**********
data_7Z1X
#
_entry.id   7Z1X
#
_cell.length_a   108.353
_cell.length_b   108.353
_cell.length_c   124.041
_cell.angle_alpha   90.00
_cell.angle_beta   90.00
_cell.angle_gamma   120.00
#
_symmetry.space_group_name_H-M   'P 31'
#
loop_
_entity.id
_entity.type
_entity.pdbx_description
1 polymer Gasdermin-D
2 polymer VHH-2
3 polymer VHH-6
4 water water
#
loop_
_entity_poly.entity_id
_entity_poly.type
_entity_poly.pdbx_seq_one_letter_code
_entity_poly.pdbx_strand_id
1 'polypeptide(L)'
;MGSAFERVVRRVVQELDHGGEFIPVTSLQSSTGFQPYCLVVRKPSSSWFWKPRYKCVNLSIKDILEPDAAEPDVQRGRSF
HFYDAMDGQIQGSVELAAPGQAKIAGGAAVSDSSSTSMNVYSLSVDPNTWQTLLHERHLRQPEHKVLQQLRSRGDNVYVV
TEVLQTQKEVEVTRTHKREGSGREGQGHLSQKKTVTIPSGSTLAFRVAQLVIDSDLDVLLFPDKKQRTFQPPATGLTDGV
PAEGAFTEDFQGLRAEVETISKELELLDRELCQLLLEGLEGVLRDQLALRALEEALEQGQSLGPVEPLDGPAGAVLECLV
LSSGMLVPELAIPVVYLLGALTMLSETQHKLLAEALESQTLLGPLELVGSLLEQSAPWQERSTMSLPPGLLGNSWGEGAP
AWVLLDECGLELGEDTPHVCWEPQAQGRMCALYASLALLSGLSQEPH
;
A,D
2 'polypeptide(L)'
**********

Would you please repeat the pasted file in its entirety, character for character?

data_7Z1X
#
_entry.id   7Z1X
#
_cell.length_a   108.353
_cell.length_b   108.353
_cell.length_c   124.041
_cell.angle_alpha   90.00
_cell.angle_beta   90.00
_cell.angle_gamma   120.00
#
_symmetry.space_group_name_H-M   'P 31'
#
loop_
_entity.id
_entity.type
_entity.pdbx_description
1 polymer Gasdermin-D
2 polymer VHH-2
3 polymer VHH-6
4 water water
#
loop_
_entity_poly.entity_id
_entity_poly.type
_entity_poly.pdbx_seq_one_letter_code
_entity_poly.pdbx_strand_id
1 'polypeptide(L)'
;MGSAFERVVRRVVQELDHGGEFIPVTSLQSSTGFQPYCLVVRKPSSSWFWKPRYKCVNLSIKDILEPDAAEPDVQRGRSF
HFYDAMDGQIQGSVELAAPGQAKIAGGAAVSDSSSTSMNVYSLSVDPNTWQTLLHERHLRQPEHKVLQQLRSRGDNVYVV
TEVLQTQKEVEVTRTHKREGSGREGQGHLSQKKTVTIPSGSTLAFRVAQLVIDSDLDVLLFPDKKQRTFQPPATGLTDGV
PAEGAFTEDFQGLRAEVETISKELELLDRELCQLLLEGLEGVLRDQLALRALEEALEQGQSLGPVEPLDGPAGAVLECLV
LSSGMLVPELAIPVVYLLGALTMLSETQHKLLAEALESQTLLGPLELVGSLLEQSAPWQERSTMSLPPGLLGNSWGEGAP
AWVLLDECGLELGEDTPHVCWEPQAQGRMCALYASLALLSGLSQEPH
;
A,D
2 'polypeptide(L)'